Review Bengali

Wrong Number review: No point trying to answer this call

Release Date: 17 May 2019

Cinestaan Rating

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  • Direction:
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  • Story:

Roushni Sarkar

Wrong Number, supposedly a romantic comedy, is a below average attempt by director Pandit Subendu.

Pandit Subendu’s Wrong Number is an amateurish film with little to offer in terms of cinematic composition, dialogue, story or performances. The aim seems to have been to make a romantic comedy, but the film has hardly any entertaining elements. From the first sequence, nay the first frame, it becomes evident that the film lacks the touch of an experienced director.

The amateurish actors in the opening sequence and the shaky camerawork by Indraneel Sarkar make it really tough to focus on the goings-on. By the time Sarkar gets his framing right, we are in the second half of the film.

The storyline doesn’t have a dramatic progression and most of the sequences have been filled with casual dialogues that serve no purpose except to try and make the audience laugh with silly jokes rather than wit and humour.

Sandy (Samadarshi Dutta) is the lead vocalist of a struggling band. He lends tunes to songs written by flatmate and friend Joy (Sourav Das), schoolmaster and amateur poet. Joy almost speaks in rhyme and is an avid reader. He is a stereotypical character who values his mother tongue the most and lacks knowledge of English. Sandy, on the other hand, idles away his days apart from rehearsing and has no knowledge of literature.

Sandy longs for a girlfriend and tries to impress young women by posting Joy’s poems on Facebook. Diya (Durga Santra), a college student, comes across a song by Sandy that has gone viral on Facebook and gets interested in him after reading a poem posted on his profile.

Diya is the stereotypical Bengali intellectual for whom poems, music and cinema mean the world and she looks for similar qualities in her partner. To impress her, Sandy does not mind posing as a poet.

Diya’s interest in him deepens and she agrees to a first date with Sandy, with her best friend Shruti (Saayoni Ghosh) in tow. Shruti's nature is a total contrast to Diya's. She comes from a dysfunctional family and lives a reckless lifestyle that includes alcohol and drug abuse.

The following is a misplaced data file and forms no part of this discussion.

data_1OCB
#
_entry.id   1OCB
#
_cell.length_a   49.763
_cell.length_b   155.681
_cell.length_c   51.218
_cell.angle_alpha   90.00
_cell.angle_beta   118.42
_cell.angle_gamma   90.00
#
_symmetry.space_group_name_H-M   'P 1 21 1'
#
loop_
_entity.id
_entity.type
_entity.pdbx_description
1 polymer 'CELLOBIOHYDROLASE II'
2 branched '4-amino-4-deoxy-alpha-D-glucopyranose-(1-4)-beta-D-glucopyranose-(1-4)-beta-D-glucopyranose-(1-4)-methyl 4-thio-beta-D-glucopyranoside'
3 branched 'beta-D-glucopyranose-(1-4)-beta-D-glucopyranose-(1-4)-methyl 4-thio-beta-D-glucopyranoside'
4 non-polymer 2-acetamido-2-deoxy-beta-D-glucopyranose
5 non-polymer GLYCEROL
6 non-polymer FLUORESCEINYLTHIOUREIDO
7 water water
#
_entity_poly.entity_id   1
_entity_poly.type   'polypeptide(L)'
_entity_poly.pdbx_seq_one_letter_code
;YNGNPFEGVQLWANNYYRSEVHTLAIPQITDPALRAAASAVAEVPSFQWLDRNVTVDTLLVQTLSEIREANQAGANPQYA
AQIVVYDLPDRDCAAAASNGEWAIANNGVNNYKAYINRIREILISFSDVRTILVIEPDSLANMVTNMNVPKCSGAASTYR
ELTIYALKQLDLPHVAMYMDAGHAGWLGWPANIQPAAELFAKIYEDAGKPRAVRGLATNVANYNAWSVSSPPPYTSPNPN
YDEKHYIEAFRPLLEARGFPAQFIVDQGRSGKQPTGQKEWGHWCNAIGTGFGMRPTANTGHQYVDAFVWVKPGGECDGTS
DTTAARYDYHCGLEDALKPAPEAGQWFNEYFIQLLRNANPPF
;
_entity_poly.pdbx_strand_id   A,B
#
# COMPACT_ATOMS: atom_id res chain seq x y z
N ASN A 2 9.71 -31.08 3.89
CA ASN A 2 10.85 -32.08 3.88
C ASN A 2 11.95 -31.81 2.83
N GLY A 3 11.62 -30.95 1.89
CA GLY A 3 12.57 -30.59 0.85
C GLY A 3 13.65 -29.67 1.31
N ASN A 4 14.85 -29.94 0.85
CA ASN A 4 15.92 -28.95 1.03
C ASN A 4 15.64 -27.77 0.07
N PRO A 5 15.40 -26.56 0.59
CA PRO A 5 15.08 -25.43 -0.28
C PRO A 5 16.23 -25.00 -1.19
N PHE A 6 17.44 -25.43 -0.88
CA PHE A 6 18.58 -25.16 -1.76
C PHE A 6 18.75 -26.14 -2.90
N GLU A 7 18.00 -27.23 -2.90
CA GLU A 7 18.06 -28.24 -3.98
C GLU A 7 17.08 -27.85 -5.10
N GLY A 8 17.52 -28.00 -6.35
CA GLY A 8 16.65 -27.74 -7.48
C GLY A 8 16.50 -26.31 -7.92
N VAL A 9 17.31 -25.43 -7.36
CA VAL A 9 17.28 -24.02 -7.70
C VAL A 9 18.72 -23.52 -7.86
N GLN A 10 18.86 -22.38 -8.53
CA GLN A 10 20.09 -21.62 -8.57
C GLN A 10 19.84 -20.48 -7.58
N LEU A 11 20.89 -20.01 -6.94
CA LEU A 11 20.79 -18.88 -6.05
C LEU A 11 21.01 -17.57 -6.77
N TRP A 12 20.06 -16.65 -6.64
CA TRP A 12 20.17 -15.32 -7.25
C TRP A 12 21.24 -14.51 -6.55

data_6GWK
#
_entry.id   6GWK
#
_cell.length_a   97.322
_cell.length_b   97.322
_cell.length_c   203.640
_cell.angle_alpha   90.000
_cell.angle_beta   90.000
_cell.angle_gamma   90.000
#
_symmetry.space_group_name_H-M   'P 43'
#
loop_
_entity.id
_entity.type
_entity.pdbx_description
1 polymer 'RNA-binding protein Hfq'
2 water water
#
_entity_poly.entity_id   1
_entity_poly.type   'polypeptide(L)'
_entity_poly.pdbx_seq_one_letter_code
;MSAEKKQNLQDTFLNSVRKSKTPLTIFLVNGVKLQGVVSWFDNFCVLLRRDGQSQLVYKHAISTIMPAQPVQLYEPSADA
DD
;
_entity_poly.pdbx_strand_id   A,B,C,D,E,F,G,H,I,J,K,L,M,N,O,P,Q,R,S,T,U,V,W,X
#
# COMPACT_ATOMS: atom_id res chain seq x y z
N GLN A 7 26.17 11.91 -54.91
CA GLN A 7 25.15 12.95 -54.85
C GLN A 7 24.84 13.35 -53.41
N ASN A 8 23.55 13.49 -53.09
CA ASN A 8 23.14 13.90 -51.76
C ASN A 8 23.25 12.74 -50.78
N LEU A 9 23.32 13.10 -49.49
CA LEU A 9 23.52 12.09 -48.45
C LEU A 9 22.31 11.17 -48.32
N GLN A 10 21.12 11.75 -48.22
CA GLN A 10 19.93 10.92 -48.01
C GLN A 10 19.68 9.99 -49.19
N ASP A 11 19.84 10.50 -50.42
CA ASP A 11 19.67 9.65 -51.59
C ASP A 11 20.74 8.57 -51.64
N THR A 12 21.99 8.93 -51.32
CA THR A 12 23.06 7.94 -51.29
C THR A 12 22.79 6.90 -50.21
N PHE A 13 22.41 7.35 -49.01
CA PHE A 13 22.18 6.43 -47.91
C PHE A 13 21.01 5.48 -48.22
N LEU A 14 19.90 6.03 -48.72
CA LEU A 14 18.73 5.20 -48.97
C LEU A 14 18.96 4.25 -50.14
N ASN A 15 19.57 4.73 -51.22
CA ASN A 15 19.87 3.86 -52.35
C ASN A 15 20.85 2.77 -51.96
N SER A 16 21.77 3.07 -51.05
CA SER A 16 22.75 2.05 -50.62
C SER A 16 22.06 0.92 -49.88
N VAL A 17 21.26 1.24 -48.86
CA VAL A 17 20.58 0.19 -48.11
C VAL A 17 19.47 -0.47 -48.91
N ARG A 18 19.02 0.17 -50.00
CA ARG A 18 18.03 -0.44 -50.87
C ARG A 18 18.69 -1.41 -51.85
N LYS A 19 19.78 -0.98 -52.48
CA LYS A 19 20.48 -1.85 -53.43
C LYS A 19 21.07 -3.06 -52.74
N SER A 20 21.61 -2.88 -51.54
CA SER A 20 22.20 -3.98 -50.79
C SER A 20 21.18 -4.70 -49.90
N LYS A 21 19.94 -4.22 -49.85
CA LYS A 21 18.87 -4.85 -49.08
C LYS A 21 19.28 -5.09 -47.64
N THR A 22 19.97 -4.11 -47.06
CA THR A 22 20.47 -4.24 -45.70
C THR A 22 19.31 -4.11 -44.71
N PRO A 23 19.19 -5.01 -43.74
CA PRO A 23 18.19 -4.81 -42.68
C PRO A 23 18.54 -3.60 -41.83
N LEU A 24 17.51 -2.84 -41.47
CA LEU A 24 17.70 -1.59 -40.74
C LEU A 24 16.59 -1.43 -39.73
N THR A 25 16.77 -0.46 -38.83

Given the predictable storyline, Joy, who is more like Diya in real life, falls in love with Shruti and tries to impress her by adopting her style and ways. Both men are pretending to be somebody else to woo their love interests. But for how long are they going to lie to the girls and to themselves? Will they realize their folly?

Most of the sequences are based on conversations among the characters. Sourav Das and Samadarshi Dutta are quite natural playing two friends sharing a love-hate relationship. Their constant attempts at pulling each other’s leg and demeaning the other forms most of the body of the film.

The setting of Joy’s poetry-reading sessions is not seriously composed, perhaps to create a situation of comedy, but the sessions don’t serve the purpose at all. Neither does the rehearsal pad of Sandy seem like one from real life.

The storyline is also not engaging and there are hardly any twists. Though the two friends are adults, they don’t behave like adults, and since none of the characters has any grey shades, the film, too, doesn’t gain any complexity.

The friends get into their adventure head on, until they stumble upon an event that doesn’t match with how they have planned their lives. Their pretence eventually takes a toll of their careers as well.

The only mature aspect of the film is the ending, which is realistic and reflects the tendencies of impulsive young minds. But the intended comedy becomes extremely serious during the climax.

Saayoni Ghosh's performance is quite typical and she seems to have become the actress of choice to play so-called reckless characters. Ghosh doesn’t act and tries to be herself, but, honestly, the audience has tired of seeing her play these roles.

Durga Santra needs to work on her acting before she appears on screen.

The director, it appears, did not want to put in much effort into the song sequences either. They are quite flat and unromantic. The background score by Rahul Majumdar is so repetitive that it tends to predict what's coming next.

Wrong Number is a below average attempt by Pandit Subendu. If one wants to enjoy some slapstick comedy shows by Sourav Das and Samadarshi Dutta, one doesn’t need to invest so much time to watch an entire film for that. Also, a spontaneous actor like Das deserves a better script.

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